The Significance of Water ConsumptionWater
Fluid intake for humans is a vital. As some say, it’s the source of life.
With billions of people spread across various landscapes with diverse environments and temperatures, nobody has exactly the same desire or requirement regarding hydration.
By understanding the basic needs of the human body at different stages of development, people are able to get an understanding of the guidelines they can follow. Although everyone has unique needs, there are still protocols that should be considered that allow humans to thrive as well-balanced individuals. This is equally important at all stages of life.
First, let’s first deal with the basics, which is understanding the main function that water has within the body. As one of the fuels (the other being food), water has three functions for humans:
- It delivers nutrients.
- Keeps the substances in the body in solution and transports them.
- Secretes toxic substances.
It’s suggested that the average adult should consume up to 2.5 liters daily, with slightly different suggestions from the CDC regarding youth and the elderly. An alternative guideline being 30 ml per kilogram of body weight or 0.46 fl oz per lbs.
So for example, if you are an adult between 30 to 60 years of age and weigh 60 kg (132 lbs), your water intake from all sources should be at least 1800 ml (or 1.8 liters per day).
For those with higher activity levels and individuals who live in hotter environments, those needs are higher. The key is to distribute drinking adequately and evenly throughout the day, as it is not enough to drink a lot directly after the fluid loss. And that’s just a start, as the body excretes about the same amount per day, through the intestines, kidneys, lungs and skin.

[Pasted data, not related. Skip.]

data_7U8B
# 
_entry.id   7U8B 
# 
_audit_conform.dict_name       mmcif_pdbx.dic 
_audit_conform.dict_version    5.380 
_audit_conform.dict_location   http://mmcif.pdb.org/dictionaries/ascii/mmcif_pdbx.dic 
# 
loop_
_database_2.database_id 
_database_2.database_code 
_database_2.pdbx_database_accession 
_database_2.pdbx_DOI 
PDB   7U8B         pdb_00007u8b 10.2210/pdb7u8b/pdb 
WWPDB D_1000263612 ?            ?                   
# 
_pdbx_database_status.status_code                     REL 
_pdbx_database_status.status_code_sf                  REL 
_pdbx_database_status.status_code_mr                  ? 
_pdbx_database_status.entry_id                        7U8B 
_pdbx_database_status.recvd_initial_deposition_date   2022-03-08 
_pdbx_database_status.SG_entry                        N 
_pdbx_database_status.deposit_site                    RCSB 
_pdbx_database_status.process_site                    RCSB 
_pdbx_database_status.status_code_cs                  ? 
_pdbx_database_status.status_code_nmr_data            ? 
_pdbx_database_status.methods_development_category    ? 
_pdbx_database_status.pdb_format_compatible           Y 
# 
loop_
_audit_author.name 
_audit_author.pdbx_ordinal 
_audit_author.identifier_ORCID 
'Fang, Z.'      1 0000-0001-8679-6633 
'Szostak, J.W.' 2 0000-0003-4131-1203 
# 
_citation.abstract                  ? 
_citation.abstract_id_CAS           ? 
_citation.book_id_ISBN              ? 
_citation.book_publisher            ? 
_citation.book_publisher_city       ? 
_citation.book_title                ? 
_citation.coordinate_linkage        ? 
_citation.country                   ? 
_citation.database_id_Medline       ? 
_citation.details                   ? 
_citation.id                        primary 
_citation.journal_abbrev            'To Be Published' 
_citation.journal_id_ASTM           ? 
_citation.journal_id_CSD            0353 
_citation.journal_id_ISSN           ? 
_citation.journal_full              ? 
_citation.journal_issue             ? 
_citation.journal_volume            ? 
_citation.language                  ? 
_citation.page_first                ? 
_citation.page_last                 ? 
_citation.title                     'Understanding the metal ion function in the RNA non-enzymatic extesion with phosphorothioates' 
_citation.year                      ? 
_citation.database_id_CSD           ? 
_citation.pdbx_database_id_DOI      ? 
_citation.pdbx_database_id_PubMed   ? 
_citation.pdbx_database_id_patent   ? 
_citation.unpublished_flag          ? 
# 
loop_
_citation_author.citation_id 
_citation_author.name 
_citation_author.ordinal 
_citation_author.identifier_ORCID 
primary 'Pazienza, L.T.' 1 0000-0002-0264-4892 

While we’re not suggesting to go below two liters per day, it’s not unheard of for people to miss these suggested levels. A study by the University of Giessen showed that only 27% of respondents consume enough water (more than 1.5 liters per day – which is the absolute minimum).
But what happens when your water consumption really starts to slow?
While slight thirst will occur as your body loses 1% of your body weight in water, things get more serious as that percentage creeps upwards. When one has a water loss that amounts to 15% of their body weight, one can sadly experience death by multiple organ failure. Really!
Further, the amount of water in the human body varies as one gets older.
As a newborn, it’s as much as 80%. A few months after birth, it drops to 70%. As a 25-year-old, the amount of water is estimated to be about 60%. And as one gets into their 80’s, it can drop down about 50% of their body makeup.
The importance of proper water consumption is even more evident when one reviews the estimated amount of water that is in our tissues and organs.
This includes small quantities, such as about 2%, which make up dental enamel and hair. Bones and fatty tissue each have about 30% water makeup. With over 80% of water content, the cerebral cortex, blood, plasma, and lymph are included. What has the most? The eye, which is close to 100% water.
It makes you wonder how one could get dry eyes, but let’s digress on that point…
Incorporating water into one’s life isn’t always going to be fun, or convenient, but it’s one of the easiest ways to take care of your body and health – that is, if you live in an area with access to safe water.
Remember to stay hydrated, and if you have any questions about the optimal water consumption for you and your family, start a conversation with your physician.
California, considered one of the most beautiful and geographically diverse states in America, has a fascinating history. With close to 40 million inhabitants, it has one of the largest economies in the world, a place that some of the richest individuals on the planet call home. Given these characteristics, some may find it surprising that
What does it take to be an athlete? Talent, dedication, sportsmanship and sacrifice may come to mind. But would you consider hydration to be vital for success?